The phrase “pity news,” using “pity” as an adjective, is non-native English. The Medium article, attributed to a user called Salih Demirkan, was also written in a non-native form of English, as shown by quotes such as this:

“Armenian and Kurdish Diasporas, for their parts, will have heavy times in Turkey because of strengthening positions of nationalist forces in Turkish Parliament.”

The alleged author only posted one article. “His” profile photo was taken without attribution from celebrity Adam Levine.

Left, the “Salih Demirkan” profile page on Medium. Right, article on Adam Levine’s fashion sense from, March 6, 2015. (Source: Medium/archive, left; JustJared/archive)

The Medium article centered on a letter allegedly sent by German Vice-Chancellor Olaf Scholz, a Social Democrat, to the chair of the People’s Democratic Party in Turkey on behalf of the Party of European Socialists (PES), the pan-European alliance of Social Democratic parties, and stating the PES’s supposed intention of abandoning cooperation with the Turkish group:

Unfortunately, domestic problems the EU is facing adjust our further cooperation (…) Our bloc in general and the Social Democratic Party of German (SPD) in particular have had to take the side of Germany’s Chancellor Angela Merkel in supporting external borders of the EU and neighboring states situated along the routes of main flows of migrants (…) Regrettably it forces us to suspend our further efforts to counter the dictatorial regime of President Erdogan.

Several factors about the letter expose it as a forgery. It was attributed to Scholz, rather than PES President Sergei Stanishev, who usually speaks on behalf of the group. It was also attributed to Scholz as Vice-Chancellor but presented on PES notepaper. Furthermore, the article presented a Facebook link, now deactivated, as its only source. The use of language throughout was clumsy, polemic, and hinted at dark anti-Erdogan conspiracies.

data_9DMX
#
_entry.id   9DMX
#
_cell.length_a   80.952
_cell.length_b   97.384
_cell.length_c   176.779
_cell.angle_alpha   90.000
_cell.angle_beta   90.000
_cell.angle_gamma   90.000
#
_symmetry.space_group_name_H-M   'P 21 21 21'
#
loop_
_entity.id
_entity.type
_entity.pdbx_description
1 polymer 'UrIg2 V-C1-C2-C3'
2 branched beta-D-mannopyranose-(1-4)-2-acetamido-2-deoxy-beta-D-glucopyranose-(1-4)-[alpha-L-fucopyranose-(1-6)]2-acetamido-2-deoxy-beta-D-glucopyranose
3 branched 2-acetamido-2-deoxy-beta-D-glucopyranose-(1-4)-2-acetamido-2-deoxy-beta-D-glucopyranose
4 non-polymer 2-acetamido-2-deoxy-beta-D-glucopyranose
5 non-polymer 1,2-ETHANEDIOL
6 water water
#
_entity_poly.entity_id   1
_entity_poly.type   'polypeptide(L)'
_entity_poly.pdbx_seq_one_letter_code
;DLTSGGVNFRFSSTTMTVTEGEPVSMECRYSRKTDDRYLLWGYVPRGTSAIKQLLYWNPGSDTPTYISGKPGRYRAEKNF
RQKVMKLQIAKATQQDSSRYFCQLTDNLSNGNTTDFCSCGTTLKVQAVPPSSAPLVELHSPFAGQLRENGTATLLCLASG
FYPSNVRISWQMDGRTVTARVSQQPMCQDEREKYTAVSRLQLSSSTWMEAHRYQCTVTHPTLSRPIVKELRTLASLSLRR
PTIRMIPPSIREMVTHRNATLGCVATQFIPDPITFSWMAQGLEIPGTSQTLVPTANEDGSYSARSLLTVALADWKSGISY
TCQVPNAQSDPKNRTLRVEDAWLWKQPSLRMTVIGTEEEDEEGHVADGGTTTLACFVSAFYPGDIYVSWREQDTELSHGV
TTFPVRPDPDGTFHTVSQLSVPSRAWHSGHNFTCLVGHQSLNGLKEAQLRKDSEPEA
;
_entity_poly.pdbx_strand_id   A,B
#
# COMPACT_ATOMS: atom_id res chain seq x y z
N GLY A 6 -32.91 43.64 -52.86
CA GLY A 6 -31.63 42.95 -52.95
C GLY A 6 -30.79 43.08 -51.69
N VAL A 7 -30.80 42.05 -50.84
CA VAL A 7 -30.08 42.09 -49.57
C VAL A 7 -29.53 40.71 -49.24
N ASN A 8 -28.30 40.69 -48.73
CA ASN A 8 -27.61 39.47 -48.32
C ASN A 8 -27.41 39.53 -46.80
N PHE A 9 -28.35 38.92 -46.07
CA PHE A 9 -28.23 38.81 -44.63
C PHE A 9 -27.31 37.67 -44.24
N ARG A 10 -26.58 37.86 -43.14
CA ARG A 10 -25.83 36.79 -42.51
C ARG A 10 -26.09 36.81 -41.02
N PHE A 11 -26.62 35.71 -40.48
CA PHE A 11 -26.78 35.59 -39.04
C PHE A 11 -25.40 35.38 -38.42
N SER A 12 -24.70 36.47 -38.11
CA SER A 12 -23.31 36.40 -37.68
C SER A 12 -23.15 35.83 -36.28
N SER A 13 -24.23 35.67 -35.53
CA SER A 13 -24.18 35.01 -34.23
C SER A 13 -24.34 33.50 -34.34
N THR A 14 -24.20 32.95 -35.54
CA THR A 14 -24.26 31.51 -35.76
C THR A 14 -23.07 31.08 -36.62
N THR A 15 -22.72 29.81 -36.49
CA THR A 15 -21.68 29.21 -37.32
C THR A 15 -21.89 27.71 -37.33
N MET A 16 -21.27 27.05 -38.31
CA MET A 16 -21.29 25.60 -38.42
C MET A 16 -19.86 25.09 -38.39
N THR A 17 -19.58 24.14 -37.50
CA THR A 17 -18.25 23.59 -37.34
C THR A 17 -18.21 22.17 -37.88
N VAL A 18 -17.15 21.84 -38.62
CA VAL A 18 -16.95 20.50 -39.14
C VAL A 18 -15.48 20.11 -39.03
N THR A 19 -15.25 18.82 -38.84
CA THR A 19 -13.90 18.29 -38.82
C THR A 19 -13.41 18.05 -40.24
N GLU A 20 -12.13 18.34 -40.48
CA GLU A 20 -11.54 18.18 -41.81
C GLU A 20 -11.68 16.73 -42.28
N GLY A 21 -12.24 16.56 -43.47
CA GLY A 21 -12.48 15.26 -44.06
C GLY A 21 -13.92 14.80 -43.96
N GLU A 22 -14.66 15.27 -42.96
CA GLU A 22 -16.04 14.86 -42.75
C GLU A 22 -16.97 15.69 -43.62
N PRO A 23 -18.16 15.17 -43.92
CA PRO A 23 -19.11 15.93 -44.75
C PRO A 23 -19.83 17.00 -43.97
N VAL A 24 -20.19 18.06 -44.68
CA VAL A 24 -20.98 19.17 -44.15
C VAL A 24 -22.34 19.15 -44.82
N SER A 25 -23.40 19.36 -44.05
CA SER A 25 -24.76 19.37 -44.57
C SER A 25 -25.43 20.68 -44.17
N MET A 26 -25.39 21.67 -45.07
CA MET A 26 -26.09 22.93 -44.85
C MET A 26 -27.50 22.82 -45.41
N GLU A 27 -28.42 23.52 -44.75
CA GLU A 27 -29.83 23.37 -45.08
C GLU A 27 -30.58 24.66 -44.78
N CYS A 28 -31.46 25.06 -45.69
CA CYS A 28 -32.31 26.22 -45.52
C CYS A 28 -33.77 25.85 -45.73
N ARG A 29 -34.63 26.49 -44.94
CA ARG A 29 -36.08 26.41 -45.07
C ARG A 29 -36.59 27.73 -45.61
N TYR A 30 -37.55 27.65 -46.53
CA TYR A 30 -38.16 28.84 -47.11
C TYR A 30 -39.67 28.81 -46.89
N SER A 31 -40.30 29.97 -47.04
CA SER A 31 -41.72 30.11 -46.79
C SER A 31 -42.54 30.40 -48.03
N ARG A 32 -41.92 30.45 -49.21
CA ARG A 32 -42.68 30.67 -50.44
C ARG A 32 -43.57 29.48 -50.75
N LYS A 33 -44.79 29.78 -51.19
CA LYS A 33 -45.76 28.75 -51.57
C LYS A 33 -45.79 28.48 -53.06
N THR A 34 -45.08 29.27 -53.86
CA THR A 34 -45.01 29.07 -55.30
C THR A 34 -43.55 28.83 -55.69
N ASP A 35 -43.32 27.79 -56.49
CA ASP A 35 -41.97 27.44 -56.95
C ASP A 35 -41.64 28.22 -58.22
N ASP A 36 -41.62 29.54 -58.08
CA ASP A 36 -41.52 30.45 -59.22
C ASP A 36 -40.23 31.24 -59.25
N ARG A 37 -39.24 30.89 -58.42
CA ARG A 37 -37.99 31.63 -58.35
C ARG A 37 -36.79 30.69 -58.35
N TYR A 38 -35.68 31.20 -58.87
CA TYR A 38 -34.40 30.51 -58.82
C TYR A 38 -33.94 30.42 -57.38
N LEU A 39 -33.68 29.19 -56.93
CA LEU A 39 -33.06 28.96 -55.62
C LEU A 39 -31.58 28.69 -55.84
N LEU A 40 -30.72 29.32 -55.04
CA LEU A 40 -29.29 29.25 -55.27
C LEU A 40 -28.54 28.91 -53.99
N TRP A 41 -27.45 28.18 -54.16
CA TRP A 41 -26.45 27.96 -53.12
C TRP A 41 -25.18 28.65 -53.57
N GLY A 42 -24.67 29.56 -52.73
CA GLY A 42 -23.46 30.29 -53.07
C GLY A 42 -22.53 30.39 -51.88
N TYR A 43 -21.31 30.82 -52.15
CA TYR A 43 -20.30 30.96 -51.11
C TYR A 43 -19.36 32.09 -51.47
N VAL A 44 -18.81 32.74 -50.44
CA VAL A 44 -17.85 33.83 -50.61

Like so many products of this operation, a user with the same name posted the same article to,,, and

Over the same period, in late July and early August 2018, a Spanish translation appeared on numerous forums, including Reddit (r/espanol, r/es, and r/noticias_en_espanol),,, and, all of which featured in other parts of this operation. A Facebook account that the platform later took down as part of the Russian operation amplified the Spanish post.

The DFRLab did not find a German version of the article, suggesting that the purpose of this story was to damage the reputation of Germany and, more generally, European Socialists outside the country, rather than having an impact within.

An Important Target

This targeting of Germany stands out within the context of the broader operation. Only Ukraine received more consistent attention. Some of the operation’s content appeared designed to stir up tensions in Germany; other items appeared designed to stir up tensions between Germany and key NATO allies, such as Turkey, Poland, and the United States.

Few of these stories gained traction. The Turkish story, for example, barely registered in a BuzzSumo analysis. A story accusing the United States of espionage circulated briefly in discussion forums, but it failed to penetrate elsewhere.

Overall, this part of the operation showed that the operators viewed Germany as one of their most important targets. With the significant exception of the anti-immigrant piece, they achieved limited success.

Reema Hibrawi is an Associate Director at the Atlantic Council’s Rafik Hariri Center for the Middle East.

Follow along for more in-depth analysis from our #DigitalSherlocks.